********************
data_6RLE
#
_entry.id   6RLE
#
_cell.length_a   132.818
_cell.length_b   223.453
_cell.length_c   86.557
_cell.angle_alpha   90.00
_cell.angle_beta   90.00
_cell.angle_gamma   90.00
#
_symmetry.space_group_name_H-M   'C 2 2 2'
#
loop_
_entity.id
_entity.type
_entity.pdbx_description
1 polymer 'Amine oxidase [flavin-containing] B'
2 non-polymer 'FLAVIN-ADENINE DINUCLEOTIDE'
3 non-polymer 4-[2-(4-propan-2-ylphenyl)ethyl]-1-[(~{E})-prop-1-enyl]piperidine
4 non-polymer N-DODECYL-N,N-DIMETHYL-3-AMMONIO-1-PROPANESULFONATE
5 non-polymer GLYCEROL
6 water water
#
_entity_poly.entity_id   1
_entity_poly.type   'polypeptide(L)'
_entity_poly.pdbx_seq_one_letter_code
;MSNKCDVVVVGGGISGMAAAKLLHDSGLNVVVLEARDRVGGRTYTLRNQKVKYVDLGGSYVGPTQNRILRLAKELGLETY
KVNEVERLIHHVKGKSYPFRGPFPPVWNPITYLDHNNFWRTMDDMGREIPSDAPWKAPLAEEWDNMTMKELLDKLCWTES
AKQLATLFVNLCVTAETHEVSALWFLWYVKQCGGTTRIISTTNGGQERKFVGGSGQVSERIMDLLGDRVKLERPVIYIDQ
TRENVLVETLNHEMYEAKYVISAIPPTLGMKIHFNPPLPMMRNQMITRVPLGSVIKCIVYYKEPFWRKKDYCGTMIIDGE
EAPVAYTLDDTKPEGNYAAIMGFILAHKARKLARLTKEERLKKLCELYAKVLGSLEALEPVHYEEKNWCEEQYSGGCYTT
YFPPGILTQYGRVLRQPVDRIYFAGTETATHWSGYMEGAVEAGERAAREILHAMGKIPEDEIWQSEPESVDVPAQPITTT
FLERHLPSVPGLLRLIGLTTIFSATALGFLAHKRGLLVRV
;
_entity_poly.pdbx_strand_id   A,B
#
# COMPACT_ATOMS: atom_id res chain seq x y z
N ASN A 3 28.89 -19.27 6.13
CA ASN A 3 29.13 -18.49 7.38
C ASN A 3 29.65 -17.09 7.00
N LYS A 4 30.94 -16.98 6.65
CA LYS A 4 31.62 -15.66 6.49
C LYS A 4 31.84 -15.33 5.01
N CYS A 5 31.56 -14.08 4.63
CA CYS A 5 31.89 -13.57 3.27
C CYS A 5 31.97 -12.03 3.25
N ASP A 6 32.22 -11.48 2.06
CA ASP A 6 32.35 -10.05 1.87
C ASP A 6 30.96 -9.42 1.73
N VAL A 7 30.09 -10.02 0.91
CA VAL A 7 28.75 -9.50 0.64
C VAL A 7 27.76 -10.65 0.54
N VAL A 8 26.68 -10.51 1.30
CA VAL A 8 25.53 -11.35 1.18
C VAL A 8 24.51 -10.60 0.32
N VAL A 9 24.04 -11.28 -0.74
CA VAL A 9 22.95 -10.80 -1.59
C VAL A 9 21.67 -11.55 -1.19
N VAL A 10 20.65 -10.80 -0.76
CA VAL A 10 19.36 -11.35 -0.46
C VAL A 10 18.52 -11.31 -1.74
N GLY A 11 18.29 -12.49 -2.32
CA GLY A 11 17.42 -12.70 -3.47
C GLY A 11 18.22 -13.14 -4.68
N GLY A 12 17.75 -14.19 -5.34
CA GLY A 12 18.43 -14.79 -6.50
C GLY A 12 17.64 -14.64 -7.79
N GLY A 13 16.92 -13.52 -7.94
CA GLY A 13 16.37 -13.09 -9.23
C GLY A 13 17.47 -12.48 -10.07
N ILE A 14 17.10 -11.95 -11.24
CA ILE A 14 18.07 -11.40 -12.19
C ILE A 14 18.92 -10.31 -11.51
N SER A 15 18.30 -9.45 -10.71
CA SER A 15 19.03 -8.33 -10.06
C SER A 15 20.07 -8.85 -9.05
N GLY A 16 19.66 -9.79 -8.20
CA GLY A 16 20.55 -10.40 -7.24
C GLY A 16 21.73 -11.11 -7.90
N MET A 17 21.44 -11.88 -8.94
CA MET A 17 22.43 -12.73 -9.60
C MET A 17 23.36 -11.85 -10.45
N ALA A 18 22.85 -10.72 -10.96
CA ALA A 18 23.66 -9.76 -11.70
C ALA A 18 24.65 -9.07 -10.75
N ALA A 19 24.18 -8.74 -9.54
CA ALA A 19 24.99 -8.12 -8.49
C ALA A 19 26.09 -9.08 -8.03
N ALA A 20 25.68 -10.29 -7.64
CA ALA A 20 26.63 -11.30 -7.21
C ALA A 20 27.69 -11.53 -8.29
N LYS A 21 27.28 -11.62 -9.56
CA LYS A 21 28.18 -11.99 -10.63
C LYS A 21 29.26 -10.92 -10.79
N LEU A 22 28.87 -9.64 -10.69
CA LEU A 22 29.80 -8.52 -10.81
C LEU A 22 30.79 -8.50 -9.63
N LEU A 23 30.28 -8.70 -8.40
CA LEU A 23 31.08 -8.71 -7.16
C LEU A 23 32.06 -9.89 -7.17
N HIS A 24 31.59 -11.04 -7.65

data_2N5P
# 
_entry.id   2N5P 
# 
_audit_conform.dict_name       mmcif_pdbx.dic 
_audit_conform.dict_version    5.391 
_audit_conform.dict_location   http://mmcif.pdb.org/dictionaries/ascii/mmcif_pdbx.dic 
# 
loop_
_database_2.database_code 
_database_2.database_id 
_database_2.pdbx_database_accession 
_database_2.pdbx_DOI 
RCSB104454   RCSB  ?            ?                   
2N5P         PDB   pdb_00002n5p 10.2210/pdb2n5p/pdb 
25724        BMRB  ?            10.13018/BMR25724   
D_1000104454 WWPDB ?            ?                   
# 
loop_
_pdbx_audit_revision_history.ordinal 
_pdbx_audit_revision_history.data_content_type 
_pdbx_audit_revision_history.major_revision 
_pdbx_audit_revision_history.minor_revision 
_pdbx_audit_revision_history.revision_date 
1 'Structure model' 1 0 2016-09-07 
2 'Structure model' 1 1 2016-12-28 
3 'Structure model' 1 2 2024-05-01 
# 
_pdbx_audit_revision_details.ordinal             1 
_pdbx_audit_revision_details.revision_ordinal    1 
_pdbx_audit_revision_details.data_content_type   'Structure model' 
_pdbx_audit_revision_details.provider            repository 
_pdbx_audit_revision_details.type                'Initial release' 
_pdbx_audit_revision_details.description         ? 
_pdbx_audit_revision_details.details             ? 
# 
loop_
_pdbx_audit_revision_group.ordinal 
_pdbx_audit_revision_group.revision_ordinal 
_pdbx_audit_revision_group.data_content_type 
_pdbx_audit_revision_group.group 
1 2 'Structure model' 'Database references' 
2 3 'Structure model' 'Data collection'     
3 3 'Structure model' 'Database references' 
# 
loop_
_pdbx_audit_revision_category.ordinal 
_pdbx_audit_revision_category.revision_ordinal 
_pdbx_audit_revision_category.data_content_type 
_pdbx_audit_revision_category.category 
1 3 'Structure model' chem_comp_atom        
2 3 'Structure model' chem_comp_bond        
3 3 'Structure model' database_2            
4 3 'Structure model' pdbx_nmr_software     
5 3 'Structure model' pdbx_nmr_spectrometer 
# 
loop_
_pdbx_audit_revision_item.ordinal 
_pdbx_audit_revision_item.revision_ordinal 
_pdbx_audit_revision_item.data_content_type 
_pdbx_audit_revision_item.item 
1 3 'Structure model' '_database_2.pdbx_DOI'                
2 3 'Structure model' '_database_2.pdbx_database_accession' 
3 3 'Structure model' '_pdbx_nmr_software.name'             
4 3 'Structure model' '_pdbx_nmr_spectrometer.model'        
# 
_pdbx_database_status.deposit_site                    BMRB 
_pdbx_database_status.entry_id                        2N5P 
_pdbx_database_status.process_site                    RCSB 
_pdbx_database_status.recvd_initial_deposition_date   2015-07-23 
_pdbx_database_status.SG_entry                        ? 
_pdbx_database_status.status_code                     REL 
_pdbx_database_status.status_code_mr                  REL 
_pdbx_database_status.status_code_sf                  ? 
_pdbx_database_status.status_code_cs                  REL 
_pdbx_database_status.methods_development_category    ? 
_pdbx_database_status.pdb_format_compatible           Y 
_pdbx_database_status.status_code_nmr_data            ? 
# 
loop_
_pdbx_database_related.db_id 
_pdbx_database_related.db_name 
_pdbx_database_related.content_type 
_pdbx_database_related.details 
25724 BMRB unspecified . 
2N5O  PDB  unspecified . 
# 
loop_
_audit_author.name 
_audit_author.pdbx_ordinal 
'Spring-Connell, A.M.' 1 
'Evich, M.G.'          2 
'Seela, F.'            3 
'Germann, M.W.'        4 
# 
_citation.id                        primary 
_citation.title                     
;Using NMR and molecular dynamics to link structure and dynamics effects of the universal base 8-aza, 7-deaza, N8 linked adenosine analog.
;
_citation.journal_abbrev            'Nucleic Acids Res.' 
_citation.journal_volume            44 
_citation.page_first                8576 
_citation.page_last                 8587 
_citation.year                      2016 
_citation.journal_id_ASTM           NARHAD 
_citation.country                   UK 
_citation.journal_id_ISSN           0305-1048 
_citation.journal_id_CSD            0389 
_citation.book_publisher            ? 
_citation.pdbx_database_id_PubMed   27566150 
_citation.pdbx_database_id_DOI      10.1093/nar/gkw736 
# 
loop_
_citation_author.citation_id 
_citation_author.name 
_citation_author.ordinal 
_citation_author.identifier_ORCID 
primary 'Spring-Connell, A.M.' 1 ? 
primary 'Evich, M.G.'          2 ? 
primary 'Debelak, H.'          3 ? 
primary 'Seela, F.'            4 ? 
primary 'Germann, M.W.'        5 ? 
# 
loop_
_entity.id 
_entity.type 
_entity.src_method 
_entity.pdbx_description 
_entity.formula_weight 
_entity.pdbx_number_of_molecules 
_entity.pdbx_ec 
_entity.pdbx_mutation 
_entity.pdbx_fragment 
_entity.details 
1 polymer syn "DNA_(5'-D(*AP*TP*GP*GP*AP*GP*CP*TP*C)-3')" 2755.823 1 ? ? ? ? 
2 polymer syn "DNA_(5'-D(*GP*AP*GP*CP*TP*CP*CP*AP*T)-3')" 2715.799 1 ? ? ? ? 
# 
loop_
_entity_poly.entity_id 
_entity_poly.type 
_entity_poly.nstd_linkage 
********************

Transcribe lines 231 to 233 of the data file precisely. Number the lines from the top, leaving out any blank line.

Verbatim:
_entity.formula_weight 
_entity.pdbx_number_of_molecules 
_entity.pdbx_ec 